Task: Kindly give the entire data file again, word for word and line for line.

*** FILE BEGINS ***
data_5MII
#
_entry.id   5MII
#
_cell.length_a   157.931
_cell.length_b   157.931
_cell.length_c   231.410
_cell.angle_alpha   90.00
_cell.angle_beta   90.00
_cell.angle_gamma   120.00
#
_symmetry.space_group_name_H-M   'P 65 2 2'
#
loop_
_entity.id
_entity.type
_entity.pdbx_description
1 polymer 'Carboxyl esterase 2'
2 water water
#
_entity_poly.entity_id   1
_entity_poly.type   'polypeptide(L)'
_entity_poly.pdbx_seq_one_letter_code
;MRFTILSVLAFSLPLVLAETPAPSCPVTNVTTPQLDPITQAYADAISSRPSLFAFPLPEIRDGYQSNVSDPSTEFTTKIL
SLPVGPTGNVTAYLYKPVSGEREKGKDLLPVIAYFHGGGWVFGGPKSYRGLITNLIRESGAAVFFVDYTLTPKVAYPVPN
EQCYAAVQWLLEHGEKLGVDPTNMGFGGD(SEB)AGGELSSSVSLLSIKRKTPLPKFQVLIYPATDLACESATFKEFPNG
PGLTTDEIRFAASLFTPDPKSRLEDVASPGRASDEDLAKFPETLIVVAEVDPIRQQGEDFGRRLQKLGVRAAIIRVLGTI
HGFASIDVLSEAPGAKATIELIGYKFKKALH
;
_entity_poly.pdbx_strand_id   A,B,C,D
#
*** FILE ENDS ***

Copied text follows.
data_5MII
#
_entry.id   5MII
#
_cell.length_a   157.931
_cell.length_b   157.931
_cell.length_c   231.410
_cell.angle_alpha   90.00
_cell.angle_beta   90.00
_cell.angle_gamma   120.00
#
_symmetry.space_group_name_H-M   'P 65 2 2'
#
loop_
_entity.id
_entity.type
_entity.pdbx_description
1 polymer 'Carboxyl esterase 2'
2 water water
#
_entity_poly.entity_id   1
_entity_poly.type   'polypeptide(L)'
_entity_poly.pdbx_seq_one_letter_code
;MRFTILSVLAFSLPLVLAETPAPSCPVTNVTTPQLDPITQAYADAISSRPSLFAFPLPEIRDGYQSNVSDPSTEFTTKIL
SLPVGPTGNVTAYLYKPVSGEREKGKDLLPVIAYFHGGGWVFGGPKSYRGLITNLIRESGAAVFFVDYTLTPKVAYPVPN
EQCYAAVQWLLEHGEKLGVDPTNMGFGGD(SEB)AGGELSSSVSLLSIKRKTPLPKFQVLIYPATDLACESATFKEFPNG
PGLTTDEIRFAASLFTPDPKSRLEDVASPGRASDEDLAKFPETLIVVAEVDPIRQQGEDFGRRLQKLGVRAAIIRVLGTI
HGFASIDVLSEAPGAKATIELIGYKFKKALH
;
_entity_poly.pdbx_strand_id   A,B,C,D
#